One of the political cornerstones of modern-day Kenya is harambee. This Kiswahili term can be loosely translated “communal self-reliance” or “pulling together.” Harambee has been an essential element in the relative success of this East African country, which hosts over 40 distinct ethnic groups, many of which live in close proximity to one another.
The violence that has followed December’s presidential elections in Kenya, in which President Mwai Kibaki, a member of the Kikuyu ethnic group, ws challenged by Raila Odinga, a Luo, shocked those who imagined the country was free of the ethnic tensions that plague its neighbors. On Jan. 1, in the town of Kiambaa, 50 Kikuyus were killed after taking refuge in a mud-and-wattle church, which was torched by a mob angered over the election results. Charges of corruption raised by local officials and international observers, like the European Union, enraged some supporters of Mr. Odinga, who vented their anger on neighbors. And Kikuyus fought back. Among the hardest hit areas were the gargantuan slums of Nairobi, Mathare Valley and Kibera, where millions of people eke out a living while dwelling in crowded hovels. Hundreds have been killed, and Kenya, long a host country for refugees from surrounding countries, became itself a source of refugees.
Kenya may be less likely to follow the path into prolonged violence than its neighbors, since many members of these varied ethnic groups have long lived side by side and even intermarried. Yet the rage felt by many Kenyans is exacerbated by their poverty. Only joint talks between Mr. Kibaki and Mr. Odinga will help Kenya in the short term. In the long term, support from the rest of the world can help Kenya help itself, in pursuit of what could be called international harambee.
Benazir Bhutto’s designation of her 19-year-old son, Bilawal, as her political heir and formal leader of the Pakistan’s People’s Party is a metaphor for the political tangle that is Pakistan. The assassinated Ms. Bhutto presented herself as the bearer of popular aspirations for the return of democratic rule, yet the party she led had no democratic process to select a successor from the ranks. At the critical moment, the succession became a matter of bloodlines, with the young man’s father standing in as regent. At the same time, Pakistan is a nuclear-armed state that is unable, and possibly unwilling, to extend the reach of the law to its own tribal territories. It is a U.S. ally in the war on terror, but elements in the military and intelligence establishments have ongoing ties with the Taliban and Al Qaeda. Furthermore, while President Pervez Musharraf’s rationale for emergency measures has been defense against terrorists, he has repeatedly deployed the military and police against his political opponents rather than against Islamic militants. Pakistan offers no ready options. The best that can be hoped for is an orderly transition to democratic rule along with restraint by the military. While ways should be found to thwart further collusion between elements of Pakistan’s military and Islamic militants, the long-term focus of U.S. policy should be on enhancing the institutions of civil society, so that Pakistanis’ desire for democracy can take deeper root.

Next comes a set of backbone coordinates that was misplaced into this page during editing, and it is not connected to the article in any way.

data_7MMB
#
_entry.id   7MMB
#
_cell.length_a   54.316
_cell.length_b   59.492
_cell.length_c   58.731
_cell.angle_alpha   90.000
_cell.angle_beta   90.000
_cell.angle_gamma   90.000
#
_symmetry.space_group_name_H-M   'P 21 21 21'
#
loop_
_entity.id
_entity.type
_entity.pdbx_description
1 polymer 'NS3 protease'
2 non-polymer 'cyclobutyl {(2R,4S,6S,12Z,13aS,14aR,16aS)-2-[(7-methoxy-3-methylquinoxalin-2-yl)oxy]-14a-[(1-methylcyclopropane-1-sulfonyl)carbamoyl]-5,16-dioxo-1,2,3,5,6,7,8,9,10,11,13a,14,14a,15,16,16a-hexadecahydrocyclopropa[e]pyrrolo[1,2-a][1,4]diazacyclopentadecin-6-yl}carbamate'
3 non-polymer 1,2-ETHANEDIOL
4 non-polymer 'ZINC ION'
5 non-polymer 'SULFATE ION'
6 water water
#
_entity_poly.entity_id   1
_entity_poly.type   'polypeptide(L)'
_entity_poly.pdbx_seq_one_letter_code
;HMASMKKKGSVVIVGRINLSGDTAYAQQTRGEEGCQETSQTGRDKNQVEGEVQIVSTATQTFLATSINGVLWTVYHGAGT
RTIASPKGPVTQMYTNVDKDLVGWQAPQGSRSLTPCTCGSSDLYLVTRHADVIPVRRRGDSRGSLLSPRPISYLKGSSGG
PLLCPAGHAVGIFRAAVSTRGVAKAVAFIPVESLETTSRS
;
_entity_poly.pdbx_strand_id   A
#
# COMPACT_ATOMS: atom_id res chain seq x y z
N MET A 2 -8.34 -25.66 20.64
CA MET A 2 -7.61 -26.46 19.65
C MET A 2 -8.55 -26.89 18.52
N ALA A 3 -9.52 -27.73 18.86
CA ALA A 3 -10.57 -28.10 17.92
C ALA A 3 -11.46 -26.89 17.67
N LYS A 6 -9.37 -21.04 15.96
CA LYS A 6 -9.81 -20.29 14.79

Games and Rights in Beijing
The 29th Olympiad, to be celebrated next August in Beijing, could offer China a chance to improve its poor human rights record. The executive board of the International Olympic Committee met in December in Switzerland, and human rights organizations are urging it to use the 2008 Olympic Games as an occasion to press for needed reforms. These include ending detention without trial, limiting use of the death penalty (China leads the world) and protecting rights advocates from punishment for opposing government policies.
Amnesty International cites several examples of individuals punished for Games-related opposition activities. One activist, Ye Guozhu, was sentenced to 15 months of “re-education through labor” for preparing banners protesting the demolition of her property for Olympic projects. Far more extreme was the punishment meted out to Yang Chunlin. He was detained and reportedly tortured for his involvement in a petition entitled “We Want Human Rights, Not the Olympics.” Similarly, housing activist Chen Xiaomei died in Shanghai in early July shortly after his release from prison, where he too was reportedly tortured. There have also been ongoing crackdowns on the media, including the imprisonment of journalists.
The principles of the Olympic charter emphasize the importance of “universal ethical principles.” The Olympic committee’s president, Jacques Rogge, M.D., has declared, “We are convinced that the Olympics will improve human rights in China.” But given China’s resistance to outside pressures, many will hear such a statement only with grave reservations.